26/10/2023 – Dilo Group

Innovative needlefelt technologies for more sustainability

The general reputation of needling remained rather low among experts for many years, according to Dilo. Irrespective of this, however, numerous further and new development efforts in textile machinery and plant engineering with quality improvements in the end product and considerable productivity increases have made needling technology a highly modern and sustainable production technique.


Dilo`s intensive needling process relies on a high needle board count. © Dilo Group


However, in the recent past, needlepunch production has been surpassed by hydroentanglement, due to its dominance in hygiene and medical applications. Due to the importance of the ecological demands of sustainability, the latest development of Dilo`s “Micro Punch” intensive needling technology now offers the potential for a further increase in the applicability of needlefelt technology, especially in the field of nonwovens for hygiene and medicine, but also in technical applications in the automotive industry or in clothing technology, where needlefelt fabrics are now finding their way into textile surfaces, currently related to sports and outdoor applications. Here, too, a circle is closed by the fact that the mechanical reprocessing of needled nonwovens is foreseeably easier, i. e. less energy-intensive, compared with fabric waste.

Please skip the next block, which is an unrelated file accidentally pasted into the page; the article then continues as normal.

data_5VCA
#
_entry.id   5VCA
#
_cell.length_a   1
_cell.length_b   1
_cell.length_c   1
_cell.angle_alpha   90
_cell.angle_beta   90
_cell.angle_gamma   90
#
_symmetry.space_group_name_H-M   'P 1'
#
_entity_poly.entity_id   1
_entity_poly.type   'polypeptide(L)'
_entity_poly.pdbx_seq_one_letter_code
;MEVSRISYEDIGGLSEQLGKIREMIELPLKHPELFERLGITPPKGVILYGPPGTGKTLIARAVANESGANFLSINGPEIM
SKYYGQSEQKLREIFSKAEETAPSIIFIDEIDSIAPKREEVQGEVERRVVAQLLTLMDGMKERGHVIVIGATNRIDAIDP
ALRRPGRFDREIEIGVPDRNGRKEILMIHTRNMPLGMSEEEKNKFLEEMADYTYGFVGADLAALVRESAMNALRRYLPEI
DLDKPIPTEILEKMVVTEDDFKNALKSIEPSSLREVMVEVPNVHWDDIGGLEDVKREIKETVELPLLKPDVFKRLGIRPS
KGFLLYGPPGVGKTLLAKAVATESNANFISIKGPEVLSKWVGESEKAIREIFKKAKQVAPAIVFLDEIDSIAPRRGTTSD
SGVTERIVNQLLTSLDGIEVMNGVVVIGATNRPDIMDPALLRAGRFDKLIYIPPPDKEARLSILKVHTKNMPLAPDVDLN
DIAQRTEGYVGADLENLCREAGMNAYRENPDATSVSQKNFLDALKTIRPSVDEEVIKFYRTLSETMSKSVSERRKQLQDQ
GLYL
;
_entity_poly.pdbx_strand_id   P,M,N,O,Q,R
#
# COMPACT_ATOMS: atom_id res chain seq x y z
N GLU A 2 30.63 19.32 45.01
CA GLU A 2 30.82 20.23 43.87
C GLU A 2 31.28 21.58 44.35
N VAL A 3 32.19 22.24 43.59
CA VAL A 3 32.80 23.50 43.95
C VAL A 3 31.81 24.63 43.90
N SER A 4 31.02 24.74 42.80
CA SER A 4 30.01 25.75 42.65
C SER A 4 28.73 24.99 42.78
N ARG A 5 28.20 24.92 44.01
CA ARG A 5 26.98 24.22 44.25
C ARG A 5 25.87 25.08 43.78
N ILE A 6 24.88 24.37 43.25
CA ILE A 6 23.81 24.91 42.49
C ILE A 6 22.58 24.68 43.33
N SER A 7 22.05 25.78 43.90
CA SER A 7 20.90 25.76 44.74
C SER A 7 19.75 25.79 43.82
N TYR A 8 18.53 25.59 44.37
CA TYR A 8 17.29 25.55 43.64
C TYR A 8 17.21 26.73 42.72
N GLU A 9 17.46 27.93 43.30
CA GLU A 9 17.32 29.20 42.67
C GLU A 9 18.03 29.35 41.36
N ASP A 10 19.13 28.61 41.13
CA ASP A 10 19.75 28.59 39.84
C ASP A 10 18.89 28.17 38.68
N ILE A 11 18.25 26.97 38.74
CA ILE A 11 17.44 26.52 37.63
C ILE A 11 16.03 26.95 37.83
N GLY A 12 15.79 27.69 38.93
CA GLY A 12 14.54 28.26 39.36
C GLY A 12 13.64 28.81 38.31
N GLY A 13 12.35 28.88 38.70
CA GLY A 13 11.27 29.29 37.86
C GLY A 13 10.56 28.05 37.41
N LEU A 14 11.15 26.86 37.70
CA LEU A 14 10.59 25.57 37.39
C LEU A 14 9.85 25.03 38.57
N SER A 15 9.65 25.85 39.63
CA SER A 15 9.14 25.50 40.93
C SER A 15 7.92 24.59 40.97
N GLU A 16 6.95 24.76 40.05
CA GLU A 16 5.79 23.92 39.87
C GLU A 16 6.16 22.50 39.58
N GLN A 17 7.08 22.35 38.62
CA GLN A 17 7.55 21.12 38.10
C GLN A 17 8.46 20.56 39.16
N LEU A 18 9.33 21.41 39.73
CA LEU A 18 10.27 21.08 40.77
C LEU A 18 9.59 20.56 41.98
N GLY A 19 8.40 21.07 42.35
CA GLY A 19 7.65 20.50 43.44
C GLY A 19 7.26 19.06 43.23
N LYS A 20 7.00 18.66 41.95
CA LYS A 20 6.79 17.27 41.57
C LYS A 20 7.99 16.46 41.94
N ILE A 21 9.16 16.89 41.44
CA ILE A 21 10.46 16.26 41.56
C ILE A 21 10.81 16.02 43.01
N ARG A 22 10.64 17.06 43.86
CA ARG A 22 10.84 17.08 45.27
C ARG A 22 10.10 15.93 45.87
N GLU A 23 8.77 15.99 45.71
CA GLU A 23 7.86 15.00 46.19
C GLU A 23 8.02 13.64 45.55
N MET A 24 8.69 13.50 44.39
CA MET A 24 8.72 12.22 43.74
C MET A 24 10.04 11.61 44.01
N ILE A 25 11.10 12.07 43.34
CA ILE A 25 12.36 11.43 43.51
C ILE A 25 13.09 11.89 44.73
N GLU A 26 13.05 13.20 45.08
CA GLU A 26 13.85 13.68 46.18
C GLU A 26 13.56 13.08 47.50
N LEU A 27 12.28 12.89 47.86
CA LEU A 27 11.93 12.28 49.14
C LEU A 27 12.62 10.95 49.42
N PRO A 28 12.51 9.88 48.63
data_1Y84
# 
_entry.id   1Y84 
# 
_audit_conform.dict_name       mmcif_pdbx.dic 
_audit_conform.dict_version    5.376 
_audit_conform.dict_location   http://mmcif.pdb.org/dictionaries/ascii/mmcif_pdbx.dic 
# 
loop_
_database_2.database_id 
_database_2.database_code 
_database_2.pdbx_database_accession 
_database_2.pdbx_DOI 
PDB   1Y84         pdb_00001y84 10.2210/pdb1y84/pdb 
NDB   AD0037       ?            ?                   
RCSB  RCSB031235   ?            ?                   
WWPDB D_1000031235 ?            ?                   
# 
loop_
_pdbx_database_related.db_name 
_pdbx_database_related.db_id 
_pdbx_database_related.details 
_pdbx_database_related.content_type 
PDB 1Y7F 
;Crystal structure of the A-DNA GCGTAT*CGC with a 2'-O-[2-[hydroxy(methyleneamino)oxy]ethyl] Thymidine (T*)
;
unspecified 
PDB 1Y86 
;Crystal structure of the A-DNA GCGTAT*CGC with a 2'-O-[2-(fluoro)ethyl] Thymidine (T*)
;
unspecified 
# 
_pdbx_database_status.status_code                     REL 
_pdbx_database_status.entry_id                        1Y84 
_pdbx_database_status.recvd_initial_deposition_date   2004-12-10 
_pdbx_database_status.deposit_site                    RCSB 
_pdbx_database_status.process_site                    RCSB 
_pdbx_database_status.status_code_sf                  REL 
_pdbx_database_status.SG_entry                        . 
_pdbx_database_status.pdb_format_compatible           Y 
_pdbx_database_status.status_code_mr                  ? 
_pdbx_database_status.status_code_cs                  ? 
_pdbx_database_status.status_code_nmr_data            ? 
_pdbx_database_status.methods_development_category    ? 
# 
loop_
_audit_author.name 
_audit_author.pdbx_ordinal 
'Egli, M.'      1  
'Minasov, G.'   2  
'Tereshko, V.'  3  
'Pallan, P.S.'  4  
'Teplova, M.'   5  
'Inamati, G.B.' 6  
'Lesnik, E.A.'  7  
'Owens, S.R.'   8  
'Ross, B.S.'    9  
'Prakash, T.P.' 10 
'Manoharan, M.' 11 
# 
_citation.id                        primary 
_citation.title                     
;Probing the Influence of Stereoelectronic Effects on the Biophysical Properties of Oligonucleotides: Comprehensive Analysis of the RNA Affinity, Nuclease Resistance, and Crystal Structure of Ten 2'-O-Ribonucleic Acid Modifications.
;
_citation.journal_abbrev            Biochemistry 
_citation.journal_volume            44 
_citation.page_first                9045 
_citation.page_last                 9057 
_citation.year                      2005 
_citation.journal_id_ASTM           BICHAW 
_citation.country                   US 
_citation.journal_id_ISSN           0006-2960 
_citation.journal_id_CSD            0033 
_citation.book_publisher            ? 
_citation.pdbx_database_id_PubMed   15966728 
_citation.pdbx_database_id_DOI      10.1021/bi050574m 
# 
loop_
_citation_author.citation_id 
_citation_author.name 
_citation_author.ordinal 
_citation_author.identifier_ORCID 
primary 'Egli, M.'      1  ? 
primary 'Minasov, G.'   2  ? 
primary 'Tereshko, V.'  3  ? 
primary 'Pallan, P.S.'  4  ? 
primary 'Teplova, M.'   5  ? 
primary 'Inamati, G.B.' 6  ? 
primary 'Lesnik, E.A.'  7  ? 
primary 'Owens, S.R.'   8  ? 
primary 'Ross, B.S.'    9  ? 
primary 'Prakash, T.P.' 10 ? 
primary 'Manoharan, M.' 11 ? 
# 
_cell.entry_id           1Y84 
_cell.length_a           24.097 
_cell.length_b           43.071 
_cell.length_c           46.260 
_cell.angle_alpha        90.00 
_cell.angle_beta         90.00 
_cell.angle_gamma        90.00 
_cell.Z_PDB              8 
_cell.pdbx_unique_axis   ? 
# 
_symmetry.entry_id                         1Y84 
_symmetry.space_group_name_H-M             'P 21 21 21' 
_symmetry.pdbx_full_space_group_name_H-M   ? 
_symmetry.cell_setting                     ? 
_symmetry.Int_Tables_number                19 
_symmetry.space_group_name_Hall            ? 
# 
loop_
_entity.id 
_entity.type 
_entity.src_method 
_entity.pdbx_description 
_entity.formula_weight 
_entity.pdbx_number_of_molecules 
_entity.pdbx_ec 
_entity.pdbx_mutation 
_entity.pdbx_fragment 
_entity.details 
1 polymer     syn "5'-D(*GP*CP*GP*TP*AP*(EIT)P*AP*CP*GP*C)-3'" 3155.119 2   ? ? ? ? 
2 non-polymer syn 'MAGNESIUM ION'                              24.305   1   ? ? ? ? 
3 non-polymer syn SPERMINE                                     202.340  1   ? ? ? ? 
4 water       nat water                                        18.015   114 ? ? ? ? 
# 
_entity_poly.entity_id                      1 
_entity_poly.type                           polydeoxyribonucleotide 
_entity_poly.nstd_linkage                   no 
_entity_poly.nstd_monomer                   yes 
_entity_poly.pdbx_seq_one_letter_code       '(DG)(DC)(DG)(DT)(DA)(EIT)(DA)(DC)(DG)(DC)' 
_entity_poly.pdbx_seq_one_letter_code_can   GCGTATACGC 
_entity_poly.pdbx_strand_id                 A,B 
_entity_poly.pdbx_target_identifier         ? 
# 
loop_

The Dilo Group, through its new partnership with the specialists Dell'Orco & Villani for modern tearing technology and with Techno Plants as a specialist for aerodynamic web formation of torn spunbonded fabrics, has the complete portfolio as a general contractor for the recycling of fibrous materials. For the areas of “post consumer” and “post production”, solutions are available in a wide variety of plant designs for so-called “clean hard waste recycling” for spinning or nonwoven applications in all stages of different capacity and quality. Here, the so-called controlled tearing plays an important role, if too large reductions of the staple length in the tearing process are to be avoided. Naturally, there is also a correlation between quality and throughput, where fiber-conserving tearing naturally also has lower throughputs than in a tearing mill without regard to length losses.

You can read the complete article in the next print edition of textile network.